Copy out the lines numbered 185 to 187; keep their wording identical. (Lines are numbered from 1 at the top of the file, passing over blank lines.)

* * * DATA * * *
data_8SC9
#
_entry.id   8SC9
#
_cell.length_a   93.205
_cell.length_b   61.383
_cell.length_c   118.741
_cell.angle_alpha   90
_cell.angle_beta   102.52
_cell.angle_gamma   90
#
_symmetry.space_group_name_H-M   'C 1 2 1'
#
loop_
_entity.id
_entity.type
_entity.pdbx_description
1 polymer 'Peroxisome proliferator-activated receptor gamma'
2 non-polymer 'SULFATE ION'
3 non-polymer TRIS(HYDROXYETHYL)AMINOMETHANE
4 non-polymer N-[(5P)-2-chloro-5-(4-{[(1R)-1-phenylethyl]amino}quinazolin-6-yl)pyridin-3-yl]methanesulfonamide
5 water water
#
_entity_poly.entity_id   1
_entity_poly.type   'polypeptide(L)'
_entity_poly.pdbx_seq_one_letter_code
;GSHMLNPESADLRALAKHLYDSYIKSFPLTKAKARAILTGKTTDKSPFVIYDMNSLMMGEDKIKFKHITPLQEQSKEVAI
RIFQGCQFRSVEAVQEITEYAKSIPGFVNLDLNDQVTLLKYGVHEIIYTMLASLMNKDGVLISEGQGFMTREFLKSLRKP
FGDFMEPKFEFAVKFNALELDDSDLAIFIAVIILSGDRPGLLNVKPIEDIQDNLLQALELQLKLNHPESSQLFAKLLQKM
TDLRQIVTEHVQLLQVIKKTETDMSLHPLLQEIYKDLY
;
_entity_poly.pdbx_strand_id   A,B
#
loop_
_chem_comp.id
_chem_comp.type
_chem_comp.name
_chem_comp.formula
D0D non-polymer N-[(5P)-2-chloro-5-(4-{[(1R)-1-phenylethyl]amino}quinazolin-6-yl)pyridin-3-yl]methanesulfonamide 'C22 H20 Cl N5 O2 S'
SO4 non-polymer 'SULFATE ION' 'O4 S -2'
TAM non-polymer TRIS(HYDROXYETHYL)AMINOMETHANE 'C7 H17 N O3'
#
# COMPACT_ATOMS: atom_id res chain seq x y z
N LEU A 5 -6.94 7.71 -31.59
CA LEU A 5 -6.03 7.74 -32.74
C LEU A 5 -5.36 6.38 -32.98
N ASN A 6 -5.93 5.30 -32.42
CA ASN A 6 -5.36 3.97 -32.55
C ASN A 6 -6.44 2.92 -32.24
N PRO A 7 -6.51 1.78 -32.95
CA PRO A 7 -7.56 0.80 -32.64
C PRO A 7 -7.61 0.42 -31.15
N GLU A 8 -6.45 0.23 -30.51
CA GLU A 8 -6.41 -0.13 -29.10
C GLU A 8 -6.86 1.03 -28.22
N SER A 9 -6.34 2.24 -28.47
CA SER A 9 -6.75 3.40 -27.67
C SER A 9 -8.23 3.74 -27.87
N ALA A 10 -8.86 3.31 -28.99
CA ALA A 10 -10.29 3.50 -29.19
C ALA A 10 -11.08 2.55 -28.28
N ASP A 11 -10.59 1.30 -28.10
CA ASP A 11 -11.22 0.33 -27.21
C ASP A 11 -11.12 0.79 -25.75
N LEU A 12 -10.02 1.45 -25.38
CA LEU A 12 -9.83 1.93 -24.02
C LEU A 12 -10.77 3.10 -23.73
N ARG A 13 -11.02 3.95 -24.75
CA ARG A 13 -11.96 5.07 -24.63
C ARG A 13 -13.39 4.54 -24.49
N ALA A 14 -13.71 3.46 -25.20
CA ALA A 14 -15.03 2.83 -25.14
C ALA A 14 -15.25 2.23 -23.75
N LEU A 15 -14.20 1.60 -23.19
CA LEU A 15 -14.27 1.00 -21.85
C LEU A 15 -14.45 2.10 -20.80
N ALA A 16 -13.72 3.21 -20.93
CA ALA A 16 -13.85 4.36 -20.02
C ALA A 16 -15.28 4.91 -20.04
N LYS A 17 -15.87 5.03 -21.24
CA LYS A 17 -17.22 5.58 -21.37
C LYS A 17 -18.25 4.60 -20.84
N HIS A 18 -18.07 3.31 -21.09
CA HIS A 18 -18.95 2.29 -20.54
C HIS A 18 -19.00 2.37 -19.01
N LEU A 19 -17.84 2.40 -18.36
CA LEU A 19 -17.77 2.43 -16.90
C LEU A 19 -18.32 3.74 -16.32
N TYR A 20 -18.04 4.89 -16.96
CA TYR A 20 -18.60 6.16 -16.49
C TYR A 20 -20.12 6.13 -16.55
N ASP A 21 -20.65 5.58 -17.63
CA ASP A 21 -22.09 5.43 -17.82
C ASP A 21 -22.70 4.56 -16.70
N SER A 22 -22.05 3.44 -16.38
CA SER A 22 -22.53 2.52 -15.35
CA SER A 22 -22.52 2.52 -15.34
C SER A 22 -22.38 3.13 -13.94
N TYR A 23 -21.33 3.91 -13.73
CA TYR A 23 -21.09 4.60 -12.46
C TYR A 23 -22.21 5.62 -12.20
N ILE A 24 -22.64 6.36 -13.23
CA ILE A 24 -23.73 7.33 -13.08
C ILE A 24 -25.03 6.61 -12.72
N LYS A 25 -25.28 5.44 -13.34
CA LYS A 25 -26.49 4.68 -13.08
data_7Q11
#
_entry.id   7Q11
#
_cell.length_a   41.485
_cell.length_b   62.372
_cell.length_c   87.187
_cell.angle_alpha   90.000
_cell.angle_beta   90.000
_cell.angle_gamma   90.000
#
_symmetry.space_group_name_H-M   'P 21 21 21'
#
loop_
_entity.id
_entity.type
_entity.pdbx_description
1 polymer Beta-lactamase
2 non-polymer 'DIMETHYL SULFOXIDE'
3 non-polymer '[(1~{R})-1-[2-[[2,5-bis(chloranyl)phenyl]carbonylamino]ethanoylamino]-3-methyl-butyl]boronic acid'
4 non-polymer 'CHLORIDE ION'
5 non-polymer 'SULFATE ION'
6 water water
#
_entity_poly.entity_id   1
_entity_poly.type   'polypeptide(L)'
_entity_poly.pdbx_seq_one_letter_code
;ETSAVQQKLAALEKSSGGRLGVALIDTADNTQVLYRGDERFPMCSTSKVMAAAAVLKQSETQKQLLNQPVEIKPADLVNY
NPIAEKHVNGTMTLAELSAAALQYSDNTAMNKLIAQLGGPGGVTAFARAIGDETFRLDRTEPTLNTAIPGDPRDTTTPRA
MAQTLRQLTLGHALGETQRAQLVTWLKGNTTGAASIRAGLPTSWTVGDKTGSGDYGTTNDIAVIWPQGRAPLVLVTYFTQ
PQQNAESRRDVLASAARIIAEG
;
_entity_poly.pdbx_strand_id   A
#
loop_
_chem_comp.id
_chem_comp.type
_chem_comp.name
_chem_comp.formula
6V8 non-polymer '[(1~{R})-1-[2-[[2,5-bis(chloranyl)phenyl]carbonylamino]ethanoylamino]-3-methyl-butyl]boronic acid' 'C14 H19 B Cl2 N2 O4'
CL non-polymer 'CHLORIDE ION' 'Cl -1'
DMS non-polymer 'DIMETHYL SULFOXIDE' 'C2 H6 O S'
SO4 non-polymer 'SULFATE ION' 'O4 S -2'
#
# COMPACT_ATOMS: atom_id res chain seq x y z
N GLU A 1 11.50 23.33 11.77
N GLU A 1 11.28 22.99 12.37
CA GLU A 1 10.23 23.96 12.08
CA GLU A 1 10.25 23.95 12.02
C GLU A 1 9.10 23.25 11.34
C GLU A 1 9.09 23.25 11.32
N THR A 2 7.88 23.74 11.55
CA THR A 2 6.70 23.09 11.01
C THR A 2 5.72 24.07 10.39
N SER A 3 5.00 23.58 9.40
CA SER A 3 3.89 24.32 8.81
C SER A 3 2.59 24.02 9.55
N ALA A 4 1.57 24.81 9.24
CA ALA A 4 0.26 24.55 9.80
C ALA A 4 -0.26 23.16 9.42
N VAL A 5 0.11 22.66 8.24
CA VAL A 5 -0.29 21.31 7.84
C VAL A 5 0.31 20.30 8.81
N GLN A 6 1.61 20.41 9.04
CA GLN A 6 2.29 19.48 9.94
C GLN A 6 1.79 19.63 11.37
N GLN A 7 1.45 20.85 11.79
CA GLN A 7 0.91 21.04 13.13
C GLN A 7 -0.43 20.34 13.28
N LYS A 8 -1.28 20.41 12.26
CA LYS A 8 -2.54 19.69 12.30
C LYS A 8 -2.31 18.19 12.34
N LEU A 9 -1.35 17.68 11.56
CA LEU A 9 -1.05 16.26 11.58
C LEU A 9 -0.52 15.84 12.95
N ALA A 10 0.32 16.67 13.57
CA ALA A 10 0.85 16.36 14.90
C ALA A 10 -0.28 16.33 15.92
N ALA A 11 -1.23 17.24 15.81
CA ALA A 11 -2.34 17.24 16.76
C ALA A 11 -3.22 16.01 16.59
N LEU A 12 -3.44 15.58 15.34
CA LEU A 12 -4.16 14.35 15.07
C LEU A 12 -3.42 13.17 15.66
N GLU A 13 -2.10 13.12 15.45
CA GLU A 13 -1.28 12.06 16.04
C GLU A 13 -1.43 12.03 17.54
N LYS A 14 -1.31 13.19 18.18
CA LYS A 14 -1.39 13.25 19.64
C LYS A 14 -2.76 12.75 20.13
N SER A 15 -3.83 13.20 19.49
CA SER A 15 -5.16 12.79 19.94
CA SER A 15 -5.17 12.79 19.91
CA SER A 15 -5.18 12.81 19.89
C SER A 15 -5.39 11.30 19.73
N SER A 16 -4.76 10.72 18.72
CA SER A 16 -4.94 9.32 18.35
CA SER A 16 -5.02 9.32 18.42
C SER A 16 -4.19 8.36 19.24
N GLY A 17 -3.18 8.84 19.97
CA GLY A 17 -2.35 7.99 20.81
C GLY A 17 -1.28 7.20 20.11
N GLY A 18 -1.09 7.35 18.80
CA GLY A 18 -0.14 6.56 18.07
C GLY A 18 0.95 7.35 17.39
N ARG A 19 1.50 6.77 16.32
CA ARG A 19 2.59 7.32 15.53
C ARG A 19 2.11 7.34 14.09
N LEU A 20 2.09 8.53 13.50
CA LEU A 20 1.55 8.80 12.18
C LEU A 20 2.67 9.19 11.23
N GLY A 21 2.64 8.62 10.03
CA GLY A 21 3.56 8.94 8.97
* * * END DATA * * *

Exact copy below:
N ALA A 11 -1.23 17.24 15.81
CA ALA A 11 -2.34 17.24 16.76
C ALA A 11 -3.22 16.01 16.59